A meeting with ASEAN has made little progress on resolving maritime disputes in the South China Sea.
It passed with barely a word. A two-day meet in Bali this week was supposed to improve relations between China and the 10 members of the Association of Southeast Asian Nations (ASEAN). It was touted widely in the Chinese-friendly press but in the end not even the sycophantic scribes of Beijing had much to say.
Senior officials were meeting on the Indonesian island as part of a joint working group to thrash out a common approach to resolving maritime disputes in the South China Sea – known as the East Sea in Vietnam and the West Philippine Sea in Manila.
But Beijing’s stance ahead of the meeting probably did not help the 11th ASEAN/China meet, which was meant to make some inroads on the much-vaunted Code of Conduct (CoC), first raised in 2002, and the Declaration on the Conduct of Parties (DoC) in the South China Sea.
“China has strictly adhered to the principle of the DoC and has exercised great restraint when facing provocation from other countries such as the Philippines and Vietnam,” Zhang Junshe, vice president of the Naval Research Institute, said ahead of the meet.
“We hope these two countries will stop the provocative actions against China.”
China’s take it or leave it approach to its territorial ambitions has hardened since it foisted an ancient claim on the United Nations five years ago through its nine-dash line, which ignores international maritime law, modern conventions, and recognition of sovereign borders.
It’s a policy, regurgitated ad nauseam by Communist Party wonks, that leaves no space for negotiations while challenging the rights of countries to unfettered access over their Exclusive Economic Zones (EEZ), which are delineated 200 nautical miles off their coasts.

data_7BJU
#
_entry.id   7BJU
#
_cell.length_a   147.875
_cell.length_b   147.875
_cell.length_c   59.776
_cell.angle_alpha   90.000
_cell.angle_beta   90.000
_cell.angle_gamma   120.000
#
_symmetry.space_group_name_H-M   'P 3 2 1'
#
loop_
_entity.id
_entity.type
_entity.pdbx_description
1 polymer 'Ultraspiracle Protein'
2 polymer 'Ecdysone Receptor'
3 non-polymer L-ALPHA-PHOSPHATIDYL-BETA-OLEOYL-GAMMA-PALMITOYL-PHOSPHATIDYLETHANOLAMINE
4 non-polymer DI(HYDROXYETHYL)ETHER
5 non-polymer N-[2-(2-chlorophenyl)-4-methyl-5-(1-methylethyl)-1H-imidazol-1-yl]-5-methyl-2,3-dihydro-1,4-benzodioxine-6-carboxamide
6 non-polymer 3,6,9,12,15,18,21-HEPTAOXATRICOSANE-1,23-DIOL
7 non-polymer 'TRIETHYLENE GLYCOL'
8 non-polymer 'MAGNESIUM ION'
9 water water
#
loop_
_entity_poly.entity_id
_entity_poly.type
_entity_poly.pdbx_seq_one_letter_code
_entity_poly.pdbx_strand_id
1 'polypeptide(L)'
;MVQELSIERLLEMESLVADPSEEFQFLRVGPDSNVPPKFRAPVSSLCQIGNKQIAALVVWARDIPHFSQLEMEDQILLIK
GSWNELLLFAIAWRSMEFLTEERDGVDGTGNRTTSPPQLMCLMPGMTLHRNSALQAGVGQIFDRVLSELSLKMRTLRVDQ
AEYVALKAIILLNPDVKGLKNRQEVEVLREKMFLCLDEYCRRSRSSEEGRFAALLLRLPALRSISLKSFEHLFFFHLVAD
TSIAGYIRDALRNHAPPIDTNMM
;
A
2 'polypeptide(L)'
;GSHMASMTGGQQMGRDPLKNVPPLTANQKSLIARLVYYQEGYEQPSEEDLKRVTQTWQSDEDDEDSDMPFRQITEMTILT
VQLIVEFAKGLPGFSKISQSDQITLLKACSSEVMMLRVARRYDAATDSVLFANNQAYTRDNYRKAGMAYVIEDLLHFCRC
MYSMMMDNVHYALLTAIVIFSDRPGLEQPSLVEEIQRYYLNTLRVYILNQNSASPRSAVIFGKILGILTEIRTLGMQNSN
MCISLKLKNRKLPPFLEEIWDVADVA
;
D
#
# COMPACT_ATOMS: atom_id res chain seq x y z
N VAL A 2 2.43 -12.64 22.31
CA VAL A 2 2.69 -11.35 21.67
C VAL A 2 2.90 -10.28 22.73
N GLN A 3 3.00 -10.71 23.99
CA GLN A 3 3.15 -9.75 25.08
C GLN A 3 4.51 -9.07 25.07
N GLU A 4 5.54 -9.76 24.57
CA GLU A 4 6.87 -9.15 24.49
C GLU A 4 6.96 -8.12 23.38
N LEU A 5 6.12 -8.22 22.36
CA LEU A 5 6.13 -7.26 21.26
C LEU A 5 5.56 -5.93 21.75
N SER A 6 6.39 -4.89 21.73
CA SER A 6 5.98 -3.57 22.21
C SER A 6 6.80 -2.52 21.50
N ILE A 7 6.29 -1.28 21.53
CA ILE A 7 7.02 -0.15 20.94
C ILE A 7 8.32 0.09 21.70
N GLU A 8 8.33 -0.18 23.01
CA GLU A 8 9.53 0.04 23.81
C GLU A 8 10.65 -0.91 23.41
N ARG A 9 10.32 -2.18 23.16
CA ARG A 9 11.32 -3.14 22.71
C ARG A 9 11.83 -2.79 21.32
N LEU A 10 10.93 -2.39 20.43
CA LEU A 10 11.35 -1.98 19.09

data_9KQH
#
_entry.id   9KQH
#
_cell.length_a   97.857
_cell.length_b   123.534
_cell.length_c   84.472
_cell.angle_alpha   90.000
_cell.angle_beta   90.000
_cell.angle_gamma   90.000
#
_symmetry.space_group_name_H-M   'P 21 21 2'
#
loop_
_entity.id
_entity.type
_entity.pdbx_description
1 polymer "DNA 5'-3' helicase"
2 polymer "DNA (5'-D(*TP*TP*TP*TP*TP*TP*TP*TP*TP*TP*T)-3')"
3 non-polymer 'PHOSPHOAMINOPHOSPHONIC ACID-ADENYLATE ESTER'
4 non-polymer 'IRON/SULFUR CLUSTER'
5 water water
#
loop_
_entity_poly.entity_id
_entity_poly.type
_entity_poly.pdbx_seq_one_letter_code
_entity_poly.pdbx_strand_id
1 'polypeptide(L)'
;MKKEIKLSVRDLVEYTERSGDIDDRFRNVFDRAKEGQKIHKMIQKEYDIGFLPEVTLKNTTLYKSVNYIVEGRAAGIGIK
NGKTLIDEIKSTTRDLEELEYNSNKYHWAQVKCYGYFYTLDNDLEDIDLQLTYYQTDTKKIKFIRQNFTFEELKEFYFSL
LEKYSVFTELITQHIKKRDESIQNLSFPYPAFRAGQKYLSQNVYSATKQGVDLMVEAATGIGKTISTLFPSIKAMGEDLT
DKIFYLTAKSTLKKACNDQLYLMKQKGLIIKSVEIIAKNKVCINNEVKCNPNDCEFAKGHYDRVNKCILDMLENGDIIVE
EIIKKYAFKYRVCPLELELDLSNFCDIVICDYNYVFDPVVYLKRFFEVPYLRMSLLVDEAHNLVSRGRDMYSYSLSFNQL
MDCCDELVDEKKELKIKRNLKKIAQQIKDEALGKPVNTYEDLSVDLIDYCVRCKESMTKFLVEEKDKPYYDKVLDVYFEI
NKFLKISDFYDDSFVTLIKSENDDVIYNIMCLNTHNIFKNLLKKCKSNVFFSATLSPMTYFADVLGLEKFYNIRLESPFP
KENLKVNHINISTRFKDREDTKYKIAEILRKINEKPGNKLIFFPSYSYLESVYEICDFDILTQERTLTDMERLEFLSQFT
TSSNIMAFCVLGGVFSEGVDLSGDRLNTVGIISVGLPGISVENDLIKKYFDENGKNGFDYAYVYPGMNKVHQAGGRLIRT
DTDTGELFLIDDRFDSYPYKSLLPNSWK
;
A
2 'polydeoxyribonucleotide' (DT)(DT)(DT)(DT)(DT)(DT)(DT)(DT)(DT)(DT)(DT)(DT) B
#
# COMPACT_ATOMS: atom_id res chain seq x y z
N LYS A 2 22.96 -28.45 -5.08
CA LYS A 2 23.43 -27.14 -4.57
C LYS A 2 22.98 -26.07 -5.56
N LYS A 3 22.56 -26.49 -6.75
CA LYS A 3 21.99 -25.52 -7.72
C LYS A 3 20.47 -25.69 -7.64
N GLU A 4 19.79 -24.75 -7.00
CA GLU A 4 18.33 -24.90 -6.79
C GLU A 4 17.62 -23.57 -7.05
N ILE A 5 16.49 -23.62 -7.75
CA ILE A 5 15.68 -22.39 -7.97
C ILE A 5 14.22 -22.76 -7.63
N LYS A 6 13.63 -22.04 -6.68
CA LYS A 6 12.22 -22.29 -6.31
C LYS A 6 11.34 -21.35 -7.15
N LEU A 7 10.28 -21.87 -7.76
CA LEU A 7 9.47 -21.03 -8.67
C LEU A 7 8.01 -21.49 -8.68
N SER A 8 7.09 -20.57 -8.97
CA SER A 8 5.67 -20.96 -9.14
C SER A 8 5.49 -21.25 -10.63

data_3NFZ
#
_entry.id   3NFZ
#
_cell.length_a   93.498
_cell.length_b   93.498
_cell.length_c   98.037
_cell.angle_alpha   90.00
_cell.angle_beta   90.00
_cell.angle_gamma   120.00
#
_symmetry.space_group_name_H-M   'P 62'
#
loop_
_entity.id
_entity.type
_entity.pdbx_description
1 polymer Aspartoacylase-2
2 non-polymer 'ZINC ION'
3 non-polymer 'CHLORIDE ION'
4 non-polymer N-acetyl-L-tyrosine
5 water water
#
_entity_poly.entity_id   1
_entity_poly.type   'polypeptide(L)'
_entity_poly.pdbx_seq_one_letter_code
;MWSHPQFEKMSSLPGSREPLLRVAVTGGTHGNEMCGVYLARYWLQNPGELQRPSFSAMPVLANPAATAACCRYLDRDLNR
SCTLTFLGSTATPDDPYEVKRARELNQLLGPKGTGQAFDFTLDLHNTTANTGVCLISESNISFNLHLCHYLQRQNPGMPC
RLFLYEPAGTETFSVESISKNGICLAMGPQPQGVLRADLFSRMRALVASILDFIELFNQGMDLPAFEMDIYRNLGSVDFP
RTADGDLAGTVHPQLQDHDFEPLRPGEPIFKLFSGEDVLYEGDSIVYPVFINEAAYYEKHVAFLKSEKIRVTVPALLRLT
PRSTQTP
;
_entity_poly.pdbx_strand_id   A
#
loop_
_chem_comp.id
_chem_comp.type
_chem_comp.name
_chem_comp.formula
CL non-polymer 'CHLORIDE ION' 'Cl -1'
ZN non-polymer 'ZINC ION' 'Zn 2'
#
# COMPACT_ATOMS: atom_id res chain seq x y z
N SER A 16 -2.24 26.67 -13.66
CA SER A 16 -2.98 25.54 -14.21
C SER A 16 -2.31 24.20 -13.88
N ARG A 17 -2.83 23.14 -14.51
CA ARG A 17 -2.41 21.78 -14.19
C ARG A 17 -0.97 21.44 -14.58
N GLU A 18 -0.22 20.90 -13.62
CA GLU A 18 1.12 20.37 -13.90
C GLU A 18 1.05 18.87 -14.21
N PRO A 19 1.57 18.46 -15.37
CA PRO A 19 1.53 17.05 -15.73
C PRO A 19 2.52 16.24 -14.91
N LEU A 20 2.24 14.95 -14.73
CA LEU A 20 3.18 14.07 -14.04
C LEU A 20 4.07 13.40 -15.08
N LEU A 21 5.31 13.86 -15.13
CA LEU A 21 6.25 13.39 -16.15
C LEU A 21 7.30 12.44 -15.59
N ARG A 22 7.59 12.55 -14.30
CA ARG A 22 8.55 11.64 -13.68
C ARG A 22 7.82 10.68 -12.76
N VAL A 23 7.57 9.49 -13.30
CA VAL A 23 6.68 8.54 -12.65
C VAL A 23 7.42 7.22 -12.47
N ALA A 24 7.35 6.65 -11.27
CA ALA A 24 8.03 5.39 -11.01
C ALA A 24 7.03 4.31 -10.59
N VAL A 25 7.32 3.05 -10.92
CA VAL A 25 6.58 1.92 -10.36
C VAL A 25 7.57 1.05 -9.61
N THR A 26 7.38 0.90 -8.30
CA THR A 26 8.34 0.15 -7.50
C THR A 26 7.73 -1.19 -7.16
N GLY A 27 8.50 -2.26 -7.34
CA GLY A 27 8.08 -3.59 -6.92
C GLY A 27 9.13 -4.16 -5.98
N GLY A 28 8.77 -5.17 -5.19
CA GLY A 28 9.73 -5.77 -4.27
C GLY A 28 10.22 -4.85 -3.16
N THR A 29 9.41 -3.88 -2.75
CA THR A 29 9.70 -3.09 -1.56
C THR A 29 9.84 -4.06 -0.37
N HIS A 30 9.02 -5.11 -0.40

Vietnam and the Philippines have been on the front lines of the dispute with their long-held claims over the Paracel and Spratly Islands. Chinese claims also encroaches onto territory viewed widely as belonging to Malaysia, Brunei and Indonesia.
Such attitudes have again put the Vietnamese and Chinese militaries on full alert after Beijing said it woulddeploy another four oil drilling rigs in the South China Sea off Hainan and Guangdong provinces, described by Foreign Ministry spokeswoman, Hua Chunying, as “normal activities.”
This came with the region still on tenterhooks after both countries clashed on the high seas in late May following the deployment of a rig into the Paracel Islands. Riots ensued while talks between Chinese state councilor Yang Jiechi and Phan Binh Minh, the Vietnamese deputy foreign minister, which ended in Hanoi on June 19, failed to ease tensions.
Five days later Vietnam claimed seven Chinese vessels had rammed one of its boats, badly damaging the hull, a claim rejected by Beijing, with Hua accusing the Vietnamese of breaching a security cordon.
If the additional rigs venture further south towards the Paracel Islands and again head inside Vietnam’s EEZ then further hostilities are probable.
In behaving more like a 16th century colonial power as opposed to a nation that sees itself on par with the United States, Beijing has asserted a claim over 90 percent of the seas that divide China, mainland Southeast Asia, and the rest of ASEAN, through which about half of the world’s trade passes.
Its assertion is non-negotiable, rendering any notion of a CoC, or the more juvenile DoC, hardly worth the airfares in getting the delegations to Bali. Perhaps it’s time to scrap talks all together, at least until China adopts a more realistic approach befitting of a genuine world power in the 21st century.
Luke Hunt can be followed on Twitter @lukeanthonyhunt
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